Geo data types support

A Geo data type is a specific class of data that is required by one or more GitLab features to store relevant information.

To replicate data produced by these features with Geo, we use several strategies to access, transfer, and verify them.

Data types

We currently distinguish between three different data types:

See the list below of each feature or component we replicate, its corresponding data type, replication, and verification methods:

TypeFeature / componentReplication methodVerification method
DatabaseApplication data in PostgreSQLNativeNative
DatabaseRedisN/A (1)N/A
DatabaseElasticsearchNativeNative
DatabasePersonal snippetsPostgreSQL ReplicationPostgreSQL Replication
DatabaseProject snippetsPostgreSQL ReplicationPostgreSQL Replication
DatabaseSSH public keysPostgreSQL ReplicationPostgreSQL Replication
GitProject repositoryGeo with GitalyGitaly Checksum
GitProject wiki repositoryGeo with GitalyGitaly Checksum
GitProject designs repositoryGeo with GitalyGitaly Checksum
GitObject pools for forked project deduplicationGeo with GitalyNot implemented
BlobsUser uploads (filesystem)Geo with APINot implemented
BlobsUser uploads (object storage)Geo with API/Managed (2)Not implemented
BlobsLFS objects (filesystem)Geo with APINot implemented
BlobsLFS objects (object storage)Geo with API/Managed (2)Not implemented
BlobsCI job artifacts (filesystem)Geo with APINot implemented
BlobsCI job artifacts (object storage)Geo with API/Managed (2)Not implemented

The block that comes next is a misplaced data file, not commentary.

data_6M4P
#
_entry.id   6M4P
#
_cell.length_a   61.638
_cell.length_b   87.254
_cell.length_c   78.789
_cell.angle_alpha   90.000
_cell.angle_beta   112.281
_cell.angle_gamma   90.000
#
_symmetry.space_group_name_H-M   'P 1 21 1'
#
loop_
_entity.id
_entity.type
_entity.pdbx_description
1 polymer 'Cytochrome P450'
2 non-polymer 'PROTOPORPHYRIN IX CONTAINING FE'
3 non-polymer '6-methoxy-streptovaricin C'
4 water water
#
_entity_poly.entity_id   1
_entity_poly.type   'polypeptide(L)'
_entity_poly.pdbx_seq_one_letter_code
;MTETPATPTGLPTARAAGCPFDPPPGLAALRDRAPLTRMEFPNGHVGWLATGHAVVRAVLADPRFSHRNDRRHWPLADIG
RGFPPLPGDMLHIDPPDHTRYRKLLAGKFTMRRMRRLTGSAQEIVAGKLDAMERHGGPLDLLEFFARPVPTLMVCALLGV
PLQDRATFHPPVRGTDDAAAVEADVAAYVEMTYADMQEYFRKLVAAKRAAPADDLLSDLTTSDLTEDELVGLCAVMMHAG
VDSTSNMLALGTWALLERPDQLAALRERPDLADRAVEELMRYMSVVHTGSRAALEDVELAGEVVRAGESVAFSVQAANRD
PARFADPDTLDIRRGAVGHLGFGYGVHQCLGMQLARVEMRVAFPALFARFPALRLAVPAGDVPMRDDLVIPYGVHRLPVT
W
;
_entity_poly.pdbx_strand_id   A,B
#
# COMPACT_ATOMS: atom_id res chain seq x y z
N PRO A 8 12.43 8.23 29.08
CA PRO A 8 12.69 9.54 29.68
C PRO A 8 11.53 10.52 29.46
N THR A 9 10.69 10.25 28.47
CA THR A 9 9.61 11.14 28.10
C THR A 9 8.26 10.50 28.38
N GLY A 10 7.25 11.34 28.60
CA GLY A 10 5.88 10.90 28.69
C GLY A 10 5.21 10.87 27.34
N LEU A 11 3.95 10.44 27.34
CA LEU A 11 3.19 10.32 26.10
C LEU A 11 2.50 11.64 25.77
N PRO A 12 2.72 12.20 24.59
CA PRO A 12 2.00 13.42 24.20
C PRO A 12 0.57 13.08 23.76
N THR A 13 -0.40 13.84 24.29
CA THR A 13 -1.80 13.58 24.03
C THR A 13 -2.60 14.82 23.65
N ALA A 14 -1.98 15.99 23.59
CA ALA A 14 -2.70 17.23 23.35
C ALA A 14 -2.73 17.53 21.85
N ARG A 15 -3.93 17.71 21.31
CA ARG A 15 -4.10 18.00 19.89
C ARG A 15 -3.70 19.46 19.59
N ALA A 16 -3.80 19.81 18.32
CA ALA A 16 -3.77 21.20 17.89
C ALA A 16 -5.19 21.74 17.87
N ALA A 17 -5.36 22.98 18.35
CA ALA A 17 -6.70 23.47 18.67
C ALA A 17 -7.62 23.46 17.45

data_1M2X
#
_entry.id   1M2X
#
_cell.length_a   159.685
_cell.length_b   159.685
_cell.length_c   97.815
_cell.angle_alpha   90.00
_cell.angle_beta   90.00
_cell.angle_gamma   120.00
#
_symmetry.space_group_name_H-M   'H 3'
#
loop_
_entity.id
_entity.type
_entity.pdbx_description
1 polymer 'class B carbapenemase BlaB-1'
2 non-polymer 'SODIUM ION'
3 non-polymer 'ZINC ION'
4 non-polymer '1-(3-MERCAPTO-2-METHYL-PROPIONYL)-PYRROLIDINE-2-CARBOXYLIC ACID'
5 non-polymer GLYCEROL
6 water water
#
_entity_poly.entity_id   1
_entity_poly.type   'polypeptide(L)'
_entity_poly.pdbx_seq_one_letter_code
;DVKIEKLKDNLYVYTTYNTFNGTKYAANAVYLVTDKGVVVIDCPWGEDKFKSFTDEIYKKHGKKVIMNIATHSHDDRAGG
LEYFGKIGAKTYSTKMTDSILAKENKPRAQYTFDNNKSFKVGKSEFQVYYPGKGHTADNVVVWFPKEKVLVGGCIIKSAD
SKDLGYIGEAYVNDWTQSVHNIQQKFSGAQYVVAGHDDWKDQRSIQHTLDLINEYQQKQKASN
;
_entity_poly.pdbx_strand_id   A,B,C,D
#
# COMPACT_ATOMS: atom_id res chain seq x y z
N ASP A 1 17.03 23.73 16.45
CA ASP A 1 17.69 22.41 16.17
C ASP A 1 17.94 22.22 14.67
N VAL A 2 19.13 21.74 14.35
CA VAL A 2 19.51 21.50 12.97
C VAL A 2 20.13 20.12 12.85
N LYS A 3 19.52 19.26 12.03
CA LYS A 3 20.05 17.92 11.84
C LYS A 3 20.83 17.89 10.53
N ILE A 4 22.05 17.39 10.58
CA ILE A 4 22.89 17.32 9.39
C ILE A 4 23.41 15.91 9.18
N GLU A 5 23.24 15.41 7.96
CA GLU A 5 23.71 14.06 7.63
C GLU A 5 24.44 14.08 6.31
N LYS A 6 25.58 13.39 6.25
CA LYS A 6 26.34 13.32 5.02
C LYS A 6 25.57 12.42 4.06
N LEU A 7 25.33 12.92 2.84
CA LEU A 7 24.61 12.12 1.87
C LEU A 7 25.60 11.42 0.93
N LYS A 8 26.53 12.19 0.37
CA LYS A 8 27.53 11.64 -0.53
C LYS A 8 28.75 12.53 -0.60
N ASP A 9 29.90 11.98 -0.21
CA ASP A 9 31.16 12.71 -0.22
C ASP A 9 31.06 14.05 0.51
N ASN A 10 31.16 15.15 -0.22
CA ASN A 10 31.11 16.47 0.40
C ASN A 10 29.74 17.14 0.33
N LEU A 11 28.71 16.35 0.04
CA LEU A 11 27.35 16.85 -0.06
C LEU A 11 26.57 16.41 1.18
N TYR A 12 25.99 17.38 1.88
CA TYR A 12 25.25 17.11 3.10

BlobsArchived CI build traces (filesystem)Geo with APINot implemented
BlobsArchived CI build traces (object storage)Geo with API/Managed (2)Not implemented
BlobsContainer registry (filesystem)Geo with API/Docker APINot implemented
BlobsContainer registry (object storage)Geo with API/Managed/Docker API (2)Not implemented
  • (1): Redis replication can be used as part of HA with Redis sentinel. It’s not used between Geo nodes.
  • (2): Object storage replication can be performed by Geo or by your object storage provider/appliance native replication feature.

Git repositories

A GitLab instance can have one or more repository shards. Each shard has a Gitaly instance that is responsible for allowing access and operations on the locally stored Git repositories. It can run on a machine with a single disk, multiple disks mounted as a single mount-point (like with a RAID array), or using LVM.

It requires no special filesystem and can work with NFS or a mounted Storage Appliance (there may be performance limitations when using a remote filesystem).

Communication is done via Gitaly’s own gRPC API. There are three possible ways of synchronization:

  • Using regular Git clone/fetch from one Geo node to another (with special authentication).
  • Using repository snapshots (for when the first method fails or repository is corrupt).
  • Manual trigger from the Admin UI (a combination of both of the above).

Each project can have at most 3 different repositories:

  • A project repository, where the source code is stored.
  • A wiki repository, where the wiki content is stored.
  • A design repository, where design artifacts are indexed (assets are actually in LFS).

They all live in the same shard and share the same base name with a -wiki and -design suffix for Wiki and Design Repository cases.